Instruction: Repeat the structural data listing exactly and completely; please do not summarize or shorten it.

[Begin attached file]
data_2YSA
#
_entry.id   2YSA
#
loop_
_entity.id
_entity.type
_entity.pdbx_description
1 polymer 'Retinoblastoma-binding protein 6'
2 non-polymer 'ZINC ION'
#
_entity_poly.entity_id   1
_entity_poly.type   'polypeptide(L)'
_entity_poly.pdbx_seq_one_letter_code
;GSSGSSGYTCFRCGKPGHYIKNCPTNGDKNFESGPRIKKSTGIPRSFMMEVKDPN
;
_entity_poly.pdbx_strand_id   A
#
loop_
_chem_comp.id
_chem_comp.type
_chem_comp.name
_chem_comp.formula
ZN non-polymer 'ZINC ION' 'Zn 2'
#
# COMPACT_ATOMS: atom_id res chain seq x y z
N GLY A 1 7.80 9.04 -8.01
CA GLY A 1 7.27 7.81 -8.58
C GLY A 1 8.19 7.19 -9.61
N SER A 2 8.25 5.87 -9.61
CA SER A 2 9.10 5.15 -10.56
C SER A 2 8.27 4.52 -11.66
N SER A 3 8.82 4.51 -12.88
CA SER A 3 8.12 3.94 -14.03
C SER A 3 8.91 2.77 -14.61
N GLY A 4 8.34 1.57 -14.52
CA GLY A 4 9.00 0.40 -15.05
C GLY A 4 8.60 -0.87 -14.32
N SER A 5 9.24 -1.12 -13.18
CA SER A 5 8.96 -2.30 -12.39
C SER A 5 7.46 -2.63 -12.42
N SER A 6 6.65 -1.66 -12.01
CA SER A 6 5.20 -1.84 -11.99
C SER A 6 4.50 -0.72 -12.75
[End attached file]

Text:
data_2YSA
#
_entry.id   2YSA
#
loop_
_entity.id
_entity.type
_entity.pdbx_description
1 polymer 'Retinoblastoma-binding protein 6'
2 non-polymer 'ZINC ION'
#
_entity_poly.entity_id   1
_entity_poly.type   'polypeptide(L)'
_entity_poly.pdbx_seq_one_letter_code
;GSSGSSGYTCFRCGKPGHYIKNCPTNGDKNFESGPRIKKSTGIPRSFMMEVKDPN
;
_entity_poly.pdbx_strand_id   A
#
loop_
_chem_comp.id
_chem_comp.type
_chem_comp.name
_chem_comp.formula
ZN non-polymer 'ZINC ION' 'Zn 2'
#
# COMPACT_ATOMS: atom_id res chain seq x y z
N GLY A 1 7.80 9.04 -8.01
CA GLY A 1 7.27 7.81 -8.58
C GLY A 1 8.19 7.19 -9.61
N SER A 2 8.25 5.87 -9.61
CA SER A 2 9.10 5.15 -10.56
C SER A 2 8.27 4.52 -11.66
N SER A 3 8.82 4.51 -12.88
CA SER A 3 8.12 3.94 -14.03
C SER A 3 8.91 2.77 -14.61
N GLY A 4 8.34 1.57 -14.52
CA GLY A 4 9.00 0.40 -15.05
C GLY A 4 8.60 -0.87 -14.32
N SER A 5 9.24 -1.12 -13.18
CA SER A 5 8.96 -2.30 -12.39
C SER A 5 7.46 -2.63 -12.42
N SER A 6 6.65 -1.66 -12.01
CA SER A 6 5.20 -1.84 -11.99
C SER A 6 4.50 -0.72 -12.75